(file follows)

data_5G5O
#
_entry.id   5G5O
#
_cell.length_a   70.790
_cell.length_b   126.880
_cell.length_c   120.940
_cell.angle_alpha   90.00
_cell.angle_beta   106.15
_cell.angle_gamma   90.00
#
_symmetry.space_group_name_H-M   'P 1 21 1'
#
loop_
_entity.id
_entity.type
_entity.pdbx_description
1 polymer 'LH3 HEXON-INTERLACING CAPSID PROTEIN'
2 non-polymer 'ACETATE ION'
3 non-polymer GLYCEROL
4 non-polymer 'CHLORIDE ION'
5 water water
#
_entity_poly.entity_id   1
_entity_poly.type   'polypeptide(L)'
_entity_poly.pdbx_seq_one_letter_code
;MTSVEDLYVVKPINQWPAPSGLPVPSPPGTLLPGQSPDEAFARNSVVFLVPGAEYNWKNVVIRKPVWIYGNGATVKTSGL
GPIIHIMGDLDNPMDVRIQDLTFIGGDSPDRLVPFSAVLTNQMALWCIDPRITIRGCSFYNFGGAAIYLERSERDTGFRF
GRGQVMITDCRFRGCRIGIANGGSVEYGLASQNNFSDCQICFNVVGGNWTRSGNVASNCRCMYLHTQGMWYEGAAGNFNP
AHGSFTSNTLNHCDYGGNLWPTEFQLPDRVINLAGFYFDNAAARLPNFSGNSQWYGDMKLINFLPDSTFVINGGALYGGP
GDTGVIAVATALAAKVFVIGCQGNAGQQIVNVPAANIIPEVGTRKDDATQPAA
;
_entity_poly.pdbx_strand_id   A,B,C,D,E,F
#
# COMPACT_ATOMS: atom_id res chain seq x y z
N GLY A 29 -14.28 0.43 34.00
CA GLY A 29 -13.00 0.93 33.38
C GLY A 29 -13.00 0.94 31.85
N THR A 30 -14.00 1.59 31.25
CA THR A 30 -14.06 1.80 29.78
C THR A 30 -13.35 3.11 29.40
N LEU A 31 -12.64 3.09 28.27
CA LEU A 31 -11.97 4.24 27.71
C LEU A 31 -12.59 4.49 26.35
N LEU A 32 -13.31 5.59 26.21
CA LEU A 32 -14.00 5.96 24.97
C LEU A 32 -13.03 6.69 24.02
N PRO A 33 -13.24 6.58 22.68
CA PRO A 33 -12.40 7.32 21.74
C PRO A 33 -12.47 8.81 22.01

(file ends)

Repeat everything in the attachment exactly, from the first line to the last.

data_5G5O
#
_entry.id   5G5O
#
_cell.length_a   70.790
_cell.length_b   126.880
_cell.length_c   120.940
_cell.angle_alpha   90.00
_cell.angle_beta   106.15
_cell.angle_gamma   90.00
#
_symmetry.space_group_name_H-M   'P 1 21 1'
#
loop_
_entity.id
_entity.type
_entity.pdbx_description
1 polymer 'LH3 HEXON-INTERLACING CAPSID PROTEIN'
2 non-polymer 'ACETATE ION'
3 non-polymer GLYCEROL
4 non-polymer 'CHLORIDE ION'
5 water water
#
_entity_poly.entity_id   1
_entity_poly.type   'polypeptide(L)'
_entity_poly.pdbx_seq_one_letter_code
;MTSVEDLYVVKPINQWPAPSGLPVPSPPGTLLPGQSPDEAFARNSVVFLVPGAEYNWKNVVIRKPVWIYGNGATVKTSGL
GPIIHIMGDLDNPMDVRIQDLTFIGGDSPDRLVPFSAVLTNQMALWCIDPRITIRGCSFYNFGGAAIYLERSERDTGFRF
GRGQVMITDCRFRGCRIGIANGGSVEYGLASQNNFSDCQICFNVVGGNWTRSGNVASNCRCMYLHTQGMWYEGAAGNFNP
AHGSFTSNTLNHCDYGGNLWPTEFQLPDRVINLAGFYFDNAAARLPNFSGNSQWYGDMKLINFLPDSTFVINGGALYGGP
GDTGVIAVATALAAKVFVIGCQGNAGQQIVNVPAANIIPEVGTRKDDATQPAA
;
_entity_poly.pdbx_strand_id   A,B,C,D,E,F
#
# COMPACT_ATOMS: atom_id res chain seq x y z
N GLY A 29 -14.28 0.43 34.00
CA GLY A 29 -13.00 0.93 33.38
C GLY A 29 -13.00 0.94 31.85
N THR A 30 -14.00 1.59 31.25
CA THR A 30 -14.06 1.80 29.78
C THR A 30 -13.35 3.11 29.40
N LEU A 31 -12.64 3.09 28.27
CA LEU A 31 -11.97 4.24 27.71
C LEU A 31 -12.59 4.49 26.35
N LEU A 32 -13.31 5.59 26.21
CA LEU A 32 -14.00 5.96 24.97
C LEU A 32 -13.03 6.69 24.02
N PRO A 33 -13.24 6.58 22.68
CA PRO A 33 -12.40 7.32 21.74
C PRO A 33 -12.47 8.81 22.01